Gong Chenyu. Idol-Diver. 2021. Oil on canvas. 150×100cm.
Born in 1988 in Qiqihar, Heilongjiang, Gong Chenyu graduated from the Sculpture Department of China Academy of Art in 2012 with a Bachelor’s degree and the Oil Painting Department of China Academy of Art in 2015 with a Master’s. Being created in different power contexts, Gong Chenyu’s works perpetually focus on idols, whether human or sacred. His work is not a recreation of representation for the gods but extraction of transformation from texts or other images, not in the sense of natural forms, but by resorting to the painting itself. According to Gong Chenyu, humans needs to pursue an agitation that transcends nature. Consequently, Gong Chenyu’s work follows the MacGuffin, a Hitchcock film technique. In other words, his subjects are not physically present beings or something that are not associated with reality but are the core of the conversation and even the whole narrative. The “idol” is not real but remains in a constructed form; they are a psychological need or idea of human consciousness at a specific stage. This is also why the imagery and textual references in Gong Chenyu’s works cannot always be traced. Gong Chenyu seeks a kind of cognitive dislocation and a distinct blurring of details. Almost similar to a cluster of fog, he can only recognise hints but cannot uncover them. This barrier created by his painting also constantly urges the viewer to shift their minds to a broader elsewhere. Bondage and captivity are common themes in Gong Chenyu’s works, and Idol-Diver emphasises the sense of suffocation and the power dynamic between the characters.
Ji Xin. White Cat. 2021. Oil on canvas. 190×150cm.
Born in Nantong, Jiangsu in 1988, Ji Xin received a bachelor’s degree and a master’s degree from the Oil Painting Department of China Academy of Art in 2010 and 2013. Ji Xin’s work derives from the classical. Formal expressions in the works of Western masters and the introverted sentiments in traditional Eastern paintings are the two essences for understanding Ji Xin’s works. In his creative process, Ji Xin reflects on the masters’ works from time to time. In his constantly developed perception, the artist hopes that history could nourish his art as much as the world of imagery that’s occurring at present. The artist anticipates for his work to be static while dynamic. Thus he has preferred elements that have maintained a genuine sense of distance from the current era in his work.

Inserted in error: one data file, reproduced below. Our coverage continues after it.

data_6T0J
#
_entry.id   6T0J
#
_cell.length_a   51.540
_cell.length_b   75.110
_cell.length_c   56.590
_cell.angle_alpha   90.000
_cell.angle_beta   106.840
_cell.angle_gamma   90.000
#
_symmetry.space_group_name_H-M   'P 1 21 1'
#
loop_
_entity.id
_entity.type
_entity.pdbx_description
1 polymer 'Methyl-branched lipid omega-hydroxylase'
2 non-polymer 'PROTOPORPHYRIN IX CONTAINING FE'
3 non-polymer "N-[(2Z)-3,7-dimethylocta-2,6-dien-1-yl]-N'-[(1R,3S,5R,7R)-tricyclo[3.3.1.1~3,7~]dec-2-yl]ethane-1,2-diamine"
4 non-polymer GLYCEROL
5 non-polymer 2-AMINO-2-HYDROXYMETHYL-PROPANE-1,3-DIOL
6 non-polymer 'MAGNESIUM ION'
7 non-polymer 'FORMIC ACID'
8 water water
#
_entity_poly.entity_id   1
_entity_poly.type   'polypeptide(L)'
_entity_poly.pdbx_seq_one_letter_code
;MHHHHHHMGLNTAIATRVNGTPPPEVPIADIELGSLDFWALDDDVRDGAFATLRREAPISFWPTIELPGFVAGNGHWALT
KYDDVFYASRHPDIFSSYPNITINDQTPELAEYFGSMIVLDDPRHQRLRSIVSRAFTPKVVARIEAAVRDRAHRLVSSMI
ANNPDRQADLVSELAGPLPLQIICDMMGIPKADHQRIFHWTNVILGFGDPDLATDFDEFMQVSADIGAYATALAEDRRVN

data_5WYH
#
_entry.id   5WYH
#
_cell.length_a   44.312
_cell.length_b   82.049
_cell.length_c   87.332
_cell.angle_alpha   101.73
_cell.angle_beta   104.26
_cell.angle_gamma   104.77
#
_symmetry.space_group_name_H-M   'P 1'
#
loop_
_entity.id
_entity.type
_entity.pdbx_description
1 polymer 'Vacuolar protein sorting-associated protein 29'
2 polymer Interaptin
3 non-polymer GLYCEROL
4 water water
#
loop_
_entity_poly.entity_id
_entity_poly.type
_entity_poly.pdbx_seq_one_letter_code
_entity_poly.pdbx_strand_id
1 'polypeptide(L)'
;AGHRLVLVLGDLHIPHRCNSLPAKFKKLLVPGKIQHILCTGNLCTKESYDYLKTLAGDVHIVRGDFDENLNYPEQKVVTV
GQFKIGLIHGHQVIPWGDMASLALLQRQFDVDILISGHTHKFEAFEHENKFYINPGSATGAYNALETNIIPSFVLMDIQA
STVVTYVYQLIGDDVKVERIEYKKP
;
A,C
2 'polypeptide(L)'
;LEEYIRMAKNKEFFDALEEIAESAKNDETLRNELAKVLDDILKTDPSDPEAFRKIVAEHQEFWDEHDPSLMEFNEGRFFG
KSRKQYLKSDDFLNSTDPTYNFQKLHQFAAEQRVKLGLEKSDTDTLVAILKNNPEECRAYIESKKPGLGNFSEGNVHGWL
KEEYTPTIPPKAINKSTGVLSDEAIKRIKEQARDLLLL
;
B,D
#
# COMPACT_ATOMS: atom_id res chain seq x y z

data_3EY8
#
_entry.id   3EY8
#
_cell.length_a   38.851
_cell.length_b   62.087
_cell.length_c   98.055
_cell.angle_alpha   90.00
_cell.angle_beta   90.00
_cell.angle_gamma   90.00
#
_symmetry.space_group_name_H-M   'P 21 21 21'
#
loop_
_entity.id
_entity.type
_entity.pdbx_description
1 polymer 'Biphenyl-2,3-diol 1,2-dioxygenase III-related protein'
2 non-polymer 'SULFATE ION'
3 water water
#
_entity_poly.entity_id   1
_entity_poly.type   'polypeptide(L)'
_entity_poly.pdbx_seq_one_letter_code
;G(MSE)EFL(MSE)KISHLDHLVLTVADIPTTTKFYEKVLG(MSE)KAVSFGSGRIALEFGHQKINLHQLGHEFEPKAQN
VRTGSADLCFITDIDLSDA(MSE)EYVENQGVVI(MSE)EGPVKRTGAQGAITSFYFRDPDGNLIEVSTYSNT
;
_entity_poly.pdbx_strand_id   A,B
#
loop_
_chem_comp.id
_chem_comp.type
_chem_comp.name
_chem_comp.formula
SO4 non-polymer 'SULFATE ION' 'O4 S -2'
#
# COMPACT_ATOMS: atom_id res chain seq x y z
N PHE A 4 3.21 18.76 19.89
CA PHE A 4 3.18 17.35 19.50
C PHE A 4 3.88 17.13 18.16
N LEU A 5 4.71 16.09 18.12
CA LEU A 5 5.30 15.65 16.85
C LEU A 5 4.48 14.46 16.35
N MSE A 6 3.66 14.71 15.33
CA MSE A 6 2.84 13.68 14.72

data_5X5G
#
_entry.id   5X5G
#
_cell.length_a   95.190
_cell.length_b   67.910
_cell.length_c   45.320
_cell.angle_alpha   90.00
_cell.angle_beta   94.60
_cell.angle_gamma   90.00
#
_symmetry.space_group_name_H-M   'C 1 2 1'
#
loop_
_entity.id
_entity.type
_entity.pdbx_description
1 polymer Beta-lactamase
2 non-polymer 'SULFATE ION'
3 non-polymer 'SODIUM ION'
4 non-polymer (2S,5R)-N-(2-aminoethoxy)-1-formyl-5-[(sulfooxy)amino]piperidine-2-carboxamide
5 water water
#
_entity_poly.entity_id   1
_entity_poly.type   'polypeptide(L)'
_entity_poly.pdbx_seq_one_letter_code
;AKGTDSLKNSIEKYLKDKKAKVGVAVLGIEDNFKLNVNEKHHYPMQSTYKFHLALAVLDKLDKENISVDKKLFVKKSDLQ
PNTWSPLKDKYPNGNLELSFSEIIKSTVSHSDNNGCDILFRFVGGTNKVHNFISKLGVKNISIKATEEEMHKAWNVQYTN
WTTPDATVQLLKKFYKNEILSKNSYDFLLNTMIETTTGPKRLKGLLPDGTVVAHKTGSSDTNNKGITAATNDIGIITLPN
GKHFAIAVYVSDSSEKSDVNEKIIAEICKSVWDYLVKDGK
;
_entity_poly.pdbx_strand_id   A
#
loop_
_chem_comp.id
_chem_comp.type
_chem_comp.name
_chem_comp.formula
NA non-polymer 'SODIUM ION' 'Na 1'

In White Cat, the artist places the female figure with the style of the Republic of China in the same space as the white cat and the antique TV set. For the artist, the female figure of the ROC is synonymous with romantic, liberal, bright, and beautiful; and what cats represent nowadays is a culture of healing. They may be imagery from different times and spaces, though the artist mingles these elements harmoniously. The contemporary internet culture has transformed everything into flattened existence; the same observation applies when viewing Ji Xin’s work. They are flattened, screened, and integrated with different kinds of cultural imagery. There is a literary significance in Ji Xin’s work. The implicit thread of the narrative hidden behind is the artist’s consistent cultivation of the dialogical structure among his artworks.
Ji Xin. Drawing Class. 2021. Oil on canvas. 120×150cm.
In Drawing Class, the artist has arranged the scene in a simplistic outdoor environment, with the background in muted and subdued pink. A sense of closeness is implied in the relationship between the background and the figures through the colours of the mother’s clothing, her head slightly bending down, and her arms stretched out. It also reveals the dedication of a mother figure. Correspondingly, the green grass and the girl’s clothing colours contradicts. The mother’s pale green dress and the child’s bright pink dress suggest an interactive and intimate relationship between the two. Ji Xin’s work aims to emphasise the glamour of East Asian women at various stages of their lives. Consequently, Ji Xin succeeds in supplementing the religious rituals of his previous works complemented by a realistic ambience. And in the process of retreating from the rituals, he captures a breath of tranquillity that is subservient to everyday life.
Leng Guangmin. Two Faces of the King. 2021. Mixed media on canvas. 200×150cm.
Leng Guangmin was born in Qingzhou, Shandong, in 1986. He received his Bachelor’s and Master’s degree from the Oil Painting Department of Tianjin Academy of Fine Arts in 2009 and 2012. He specialises in abstract painting and is a significant figure among the youngest generation of contemporary Chinese artists.